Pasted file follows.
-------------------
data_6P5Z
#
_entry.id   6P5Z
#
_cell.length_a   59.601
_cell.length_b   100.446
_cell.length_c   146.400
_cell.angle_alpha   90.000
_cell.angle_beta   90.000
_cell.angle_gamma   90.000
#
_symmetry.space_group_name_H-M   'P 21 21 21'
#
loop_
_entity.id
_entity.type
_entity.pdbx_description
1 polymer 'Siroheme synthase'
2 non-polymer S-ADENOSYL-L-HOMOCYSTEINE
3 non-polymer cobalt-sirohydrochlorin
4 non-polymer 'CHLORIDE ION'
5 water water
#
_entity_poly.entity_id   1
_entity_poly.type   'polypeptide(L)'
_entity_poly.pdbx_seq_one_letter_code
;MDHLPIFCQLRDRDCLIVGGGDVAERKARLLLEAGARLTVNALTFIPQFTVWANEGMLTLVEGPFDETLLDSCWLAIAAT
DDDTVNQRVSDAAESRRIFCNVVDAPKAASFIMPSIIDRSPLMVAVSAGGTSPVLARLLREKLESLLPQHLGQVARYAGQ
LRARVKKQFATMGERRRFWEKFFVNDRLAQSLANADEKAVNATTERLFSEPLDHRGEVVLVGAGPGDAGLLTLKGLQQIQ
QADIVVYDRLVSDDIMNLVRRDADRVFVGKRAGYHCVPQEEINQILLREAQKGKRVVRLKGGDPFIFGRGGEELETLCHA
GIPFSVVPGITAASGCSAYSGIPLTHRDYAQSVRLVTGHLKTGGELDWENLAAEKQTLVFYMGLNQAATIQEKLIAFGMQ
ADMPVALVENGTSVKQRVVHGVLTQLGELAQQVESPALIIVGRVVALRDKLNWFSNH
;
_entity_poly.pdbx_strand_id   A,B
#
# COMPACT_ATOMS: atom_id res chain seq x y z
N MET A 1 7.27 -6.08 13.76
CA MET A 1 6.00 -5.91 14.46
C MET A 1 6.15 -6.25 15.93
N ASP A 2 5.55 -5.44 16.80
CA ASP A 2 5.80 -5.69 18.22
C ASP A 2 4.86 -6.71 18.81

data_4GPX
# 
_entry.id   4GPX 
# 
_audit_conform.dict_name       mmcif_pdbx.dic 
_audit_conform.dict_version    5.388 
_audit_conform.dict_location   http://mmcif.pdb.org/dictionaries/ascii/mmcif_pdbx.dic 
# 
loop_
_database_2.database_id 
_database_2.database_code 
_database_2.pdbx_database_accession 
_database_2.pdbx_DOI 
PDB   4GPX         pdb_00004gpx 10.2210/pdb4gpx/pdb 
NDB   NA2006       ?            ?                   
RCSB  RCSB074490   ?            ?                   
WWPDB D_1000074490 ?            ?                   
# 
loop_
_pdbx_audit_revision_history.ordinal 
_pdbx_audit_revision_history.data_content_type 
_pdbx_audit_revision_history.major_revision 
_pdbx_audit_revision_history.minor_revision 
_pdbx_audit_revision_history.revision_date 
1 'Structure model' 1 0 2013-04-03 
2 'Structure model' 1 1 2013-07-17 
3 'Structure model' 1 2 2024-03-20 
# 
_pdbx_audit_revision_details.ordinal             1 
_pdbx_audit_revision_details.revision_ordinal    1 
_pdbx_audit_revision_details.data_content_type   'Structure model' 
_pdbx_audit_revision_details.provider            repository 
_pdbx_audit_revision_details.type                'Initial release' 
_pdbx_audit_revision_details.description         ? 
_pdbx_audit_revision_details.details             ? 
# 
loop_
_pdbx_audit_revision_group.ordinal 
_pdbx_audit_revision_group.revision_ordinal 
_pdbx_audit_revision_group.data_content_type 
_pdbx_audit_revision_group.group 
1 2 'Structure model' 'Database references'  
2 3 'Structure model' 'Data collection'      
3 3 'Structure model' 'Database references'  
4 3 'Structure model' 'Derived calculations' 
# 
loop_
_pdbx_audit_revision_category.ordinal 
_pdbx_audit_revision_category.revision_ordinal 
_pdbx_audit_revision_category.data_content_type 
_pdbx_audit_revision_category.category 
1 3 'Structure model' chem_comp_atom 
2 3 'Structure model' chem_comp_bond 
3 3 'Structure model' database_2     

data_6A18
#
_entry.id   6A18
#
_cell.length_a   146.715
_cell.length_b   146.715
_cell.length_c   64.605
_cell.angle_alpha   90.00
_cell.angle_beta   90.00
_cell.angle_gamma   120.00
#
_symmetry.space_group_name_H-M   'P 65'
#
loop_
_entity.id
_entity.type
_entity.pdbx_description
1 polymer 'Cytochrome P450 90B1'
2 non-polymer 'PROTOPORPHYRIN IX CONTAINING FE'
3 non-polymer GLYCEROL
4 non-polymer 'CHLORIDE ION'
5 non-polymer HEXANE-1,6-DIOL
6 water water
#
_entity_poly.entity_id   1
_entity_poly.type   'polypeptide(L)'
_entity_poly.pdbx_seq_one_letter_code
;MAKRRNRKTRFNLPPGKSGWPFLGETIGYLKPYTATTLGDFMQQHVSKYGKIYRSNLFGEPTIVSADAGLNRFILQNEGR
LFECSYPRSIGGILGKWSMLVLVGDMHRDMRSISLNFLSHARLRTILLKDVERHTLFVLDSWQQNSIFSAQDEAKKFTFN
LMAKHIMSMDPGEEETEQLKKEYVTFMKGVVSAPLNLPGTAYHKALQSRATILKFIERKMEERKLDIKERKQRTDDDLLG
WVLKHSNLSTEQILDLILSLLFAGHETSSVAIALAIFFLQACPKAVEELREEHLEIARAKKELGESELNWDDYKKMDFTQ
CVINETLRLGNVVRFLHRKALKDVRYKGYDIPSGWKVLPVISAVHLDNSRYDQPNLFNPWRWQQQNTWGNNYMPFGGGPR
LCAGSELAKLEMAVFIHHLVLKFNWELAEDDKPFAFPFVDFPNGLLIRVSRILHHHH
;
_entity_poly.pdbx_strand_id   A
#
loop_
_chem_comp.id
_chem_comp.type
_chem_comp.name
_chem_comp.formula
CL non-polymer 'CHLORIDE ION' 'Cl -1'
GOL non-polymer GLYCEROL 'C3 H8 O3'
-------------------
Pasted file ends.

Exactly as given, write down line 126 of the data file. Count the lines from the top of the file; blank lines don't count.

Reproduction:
LMAKHIMSMDPGEEETEQLKKEYVTFMKGVVSAPLNLPGTAYHKALQSRATILKFIERKMEERKLDIKERKQRTDDDLLG